The composition of the subject matter of the collection is largely related to the Bible and Christianity with a number of items relating to language, literature (14) and history (40 items). Like many early modern collections there are a large number of works relating to classical writers. Dr Edel Semple in UCC’s School of English discusses The Lives of the Noble Grecians and Romanes in this blog post.
However, there are no books with clasps and ties in the collection. In UCC Library’s copy of the Green Coat School Minute Book it states: “Orderd that no books be lent out of the town nor any Book in the town unless the person who borrows it enters his name in the Register Book and leaves double the value till he returns it” (15 December 1718) therefore none of the books were chained.
In addition, UCC Library holds an ecclesiastical collection, St Fin Barre’s Cathedral Library which was started in 1720 by Bishop Peter Browne and contains similar subject matter to that of the Green Coat School Collection. UCC Library’s general Older Printed Books Collection was established by withdrawing items published before 1851 from the Library’s general holdings. Of the 270 items held in the Green Coat School Collection 246 items are not held in any other collection in UCC Library. St Fin Barre’s Cathedral Collection and the Green Coat School Collection have 35 items in common; whereas Older Printed Books and the Green Coat School Collection overlap on 5 items. Three titles are present in three different collections including: Leabhar na nornaightheadh ccomhchoitchionn or The Book of Common Prayer in English and Irish.
Description of Ownership Marks
Maule wrote Pietas Corcagiensis anonymously and within this book is a catalogue of the books that were donated to the Green Coat School Library (pages 37 – 48). Most of the donors to the Green Coat School Library were a who’s who of early 18th century Cork life: clergy, brigadier general, sheriffs, a lord mayor and gentry. Examples of provenance include signatures in the hand of the donor, stamps and former classification scheme markings. There are no bookplates, mottoes, armorial stamps or ciphers as evidence of provenance in the collection.
Donors As Listed In Pietas Corcagiensis
- Honourable Brigadier General Stearne: 37 titles.
- The Reverend the incumbent of the parish (presumably Maule): 132 items.
- John Morley, Esq., Mayor of Cork in the year 1718: 4 items.
- Henry Arkwright, Esq.: 2 items
- The Right Honourable Early of Inchiquin: 3 items
- Mr Daniel Thresher: 6 items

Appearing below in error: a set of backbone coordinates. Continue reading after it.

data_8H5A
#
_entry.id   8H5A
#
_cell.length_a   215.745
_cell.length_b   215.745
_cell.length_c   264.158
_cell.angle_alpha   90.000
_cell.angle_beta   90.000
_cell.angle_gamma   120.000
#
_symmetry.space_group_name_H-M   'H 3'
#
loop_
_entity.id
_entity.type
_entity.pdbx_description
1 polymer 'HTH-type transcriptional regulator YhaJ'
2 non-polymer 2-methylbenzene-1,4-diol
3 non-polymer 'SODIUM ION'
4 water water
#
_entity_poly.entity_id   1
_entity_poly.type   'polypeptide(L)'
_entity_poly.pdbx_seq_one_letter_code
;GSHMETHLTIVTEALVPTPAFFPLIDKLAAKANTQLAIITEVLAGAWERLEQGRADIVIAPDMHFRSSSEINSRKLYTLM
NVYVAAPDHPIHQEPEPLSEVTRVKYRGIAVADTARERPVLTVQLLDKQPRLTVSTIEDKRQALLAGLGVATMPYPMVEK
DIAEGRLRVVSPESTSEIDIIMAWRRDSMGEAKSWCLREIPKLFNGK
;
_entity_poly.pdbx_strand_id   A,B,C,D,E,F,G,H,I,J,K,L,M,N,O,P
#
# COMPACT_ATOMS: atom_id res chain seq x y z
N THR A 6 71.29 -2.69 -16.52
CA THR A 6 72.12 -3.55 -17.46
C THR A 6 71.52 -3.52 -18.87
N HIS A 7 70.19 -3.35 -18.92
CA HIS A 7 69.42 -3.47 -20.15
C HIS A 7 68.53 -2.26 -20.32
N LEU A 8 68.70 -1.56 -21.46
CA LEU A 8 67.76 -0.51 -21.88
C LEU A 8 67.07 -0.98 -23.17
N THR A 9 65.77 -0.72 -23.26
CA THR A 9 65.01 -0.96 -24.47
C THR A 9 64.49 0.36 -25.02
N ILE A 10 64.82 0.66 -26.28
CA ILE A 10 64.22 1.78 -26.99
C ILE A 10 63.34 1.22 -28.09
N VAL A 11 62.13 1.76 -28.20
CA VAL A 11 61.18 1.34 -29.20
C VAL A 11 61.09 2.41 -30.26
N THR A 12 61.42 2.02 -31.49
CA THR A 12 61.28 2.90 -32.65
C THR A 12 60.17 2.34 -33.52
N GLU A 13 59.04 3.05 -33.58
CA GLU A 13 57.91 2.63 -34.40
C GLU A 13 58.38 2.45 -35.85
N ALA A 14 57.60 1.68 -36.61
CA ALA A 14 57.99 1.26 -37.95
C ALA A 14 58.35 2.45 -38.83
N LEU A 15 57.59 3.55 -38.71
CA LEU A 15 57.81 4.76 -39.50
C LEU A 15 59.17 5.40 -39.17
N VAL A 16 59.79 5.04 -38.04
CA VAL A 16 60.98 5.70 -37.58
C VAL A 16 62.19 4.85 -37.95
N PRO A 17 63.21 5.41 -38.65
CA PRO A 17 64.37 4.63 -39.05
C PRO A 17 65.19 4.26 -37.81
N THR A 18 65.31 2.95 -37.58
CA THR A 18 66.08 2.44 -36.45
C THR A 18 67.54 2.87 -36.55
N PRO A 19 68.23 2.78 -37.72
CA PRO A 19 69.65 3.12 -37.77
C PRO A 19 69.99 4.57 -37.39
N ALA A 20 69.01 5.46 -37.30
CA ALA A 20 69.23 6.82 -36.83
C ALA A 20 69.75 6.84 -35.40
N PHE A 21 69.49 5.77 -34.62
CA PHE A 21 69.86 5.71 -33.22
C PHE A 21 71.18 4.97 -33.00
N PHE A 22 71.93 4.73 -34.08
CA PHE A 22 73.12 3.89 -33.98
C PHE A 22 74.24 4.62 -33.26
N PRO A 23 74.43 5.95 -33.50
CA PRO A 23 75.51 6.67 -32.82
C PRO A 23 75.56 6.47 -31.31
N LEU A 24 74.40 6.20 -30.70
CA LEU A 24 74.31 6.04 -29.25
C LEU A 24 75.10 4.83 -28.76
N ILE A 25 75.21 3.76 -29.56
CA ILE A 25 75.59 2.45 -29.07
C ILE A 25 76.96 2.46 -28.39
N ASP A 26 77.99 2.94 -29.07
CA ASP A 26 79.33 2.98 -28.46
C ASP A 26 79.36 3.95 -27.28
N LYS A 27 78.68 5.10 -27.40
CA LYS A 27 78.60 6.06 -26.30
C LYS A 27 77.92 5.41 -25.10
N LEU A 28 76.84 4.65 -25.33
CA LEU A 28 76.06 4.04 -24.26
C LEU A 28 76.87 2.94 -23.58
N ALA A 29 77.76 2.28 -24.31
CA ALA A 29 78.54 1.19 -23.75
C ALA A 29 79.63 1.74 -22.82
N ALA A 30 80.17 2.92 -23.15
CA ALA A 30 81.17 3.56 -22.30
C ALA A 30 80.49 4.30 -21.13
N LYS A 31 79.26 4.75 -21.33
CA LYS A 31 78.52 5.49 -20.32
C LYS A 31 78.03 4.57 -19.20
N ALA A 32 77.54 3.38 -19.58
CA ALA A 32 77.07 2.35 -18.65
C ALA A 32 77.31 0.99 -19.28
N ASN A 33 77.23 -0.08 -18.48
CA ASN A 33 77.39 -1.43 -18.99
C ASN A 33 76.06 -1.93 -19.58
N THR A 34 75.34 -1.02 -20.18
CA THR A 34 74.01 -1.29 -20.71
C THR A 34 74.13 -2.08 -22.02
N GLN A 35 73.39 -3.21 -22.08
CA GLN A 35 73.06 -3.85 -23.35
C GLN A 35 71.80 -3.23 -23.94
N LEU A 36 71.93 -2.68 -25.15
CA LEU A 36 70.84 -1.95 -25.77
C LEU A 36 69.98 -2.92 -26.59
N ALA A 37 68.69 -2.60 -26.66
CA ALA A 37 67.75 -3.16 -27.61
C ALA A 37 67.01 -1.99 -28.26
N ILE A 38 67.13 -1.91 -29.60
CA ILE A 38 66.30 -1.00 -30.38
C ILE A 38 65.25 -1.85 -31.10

- Capt. Charles Maule: 25 items
- Mr Richard Pomeroy: 3 items
- Mr Henry Sheares: 7 items
- Mr Sheriff Austin: 3 items
- Mr Sherrif Croker: 10 items
- Unknown provenance: 38 items.
Many of the items Maule donated are ecclesiastical in nature. According to ESTC Of the Sacraments in General is held in Great Britain in Cambridge colleges, Oxford colleges and cathedral libraries. It not that unusual that a 17th century Anglo-Irish bishop has acquired a copy. Knowing one’s catechism played a fundamental role in the Green Coat School.
Samuel Croker was Sheriff in Cork, a court officer elected by the freemen of the borough. Laud’s A Relation of the Conference is a good example of the interest in publishing material to doctrine and religious controversy in the late 17th century. This item is significant as it contains fragments of an old almanac used as strengtheners in the binding and has a variety of annotations.
In the Green Coat School Minute Book (U.335) is a list of subscribers to the School including Mr Bowyer (p.13). He donated money and A Rational Account of the Grounds of Protestant by Edward Stillingfleet for unknown reasons. Stillingfleet was a remarkable scholar and preacher and much of his library is now in Marsh’s Library in Dublin. This title is in two collections in UCC Library and is one of 29 works by Stillingfleet held between the Green Coat School Collection and St Fin Barre’s Cathedral Library. The aforementioned conference is between Laud and Fisher which further shows how important Laud was at this time. The manuscript note reads ‘Mr Bowyer, bookseller in London, to the Green-Coat Hospitall of St Mary Shandon, Corke.’
Henry Arkwright was a customs’ port officer in Cork at this time. Arkwright donated two different editions of Burnet’s History. This copy is a ‘4th edition’ but no 3rd edition was published by Burnet. This title is a good example of how popular titles were.
Gold tooling of letters stamped on front board. Name: Henry Arkwright, Esq.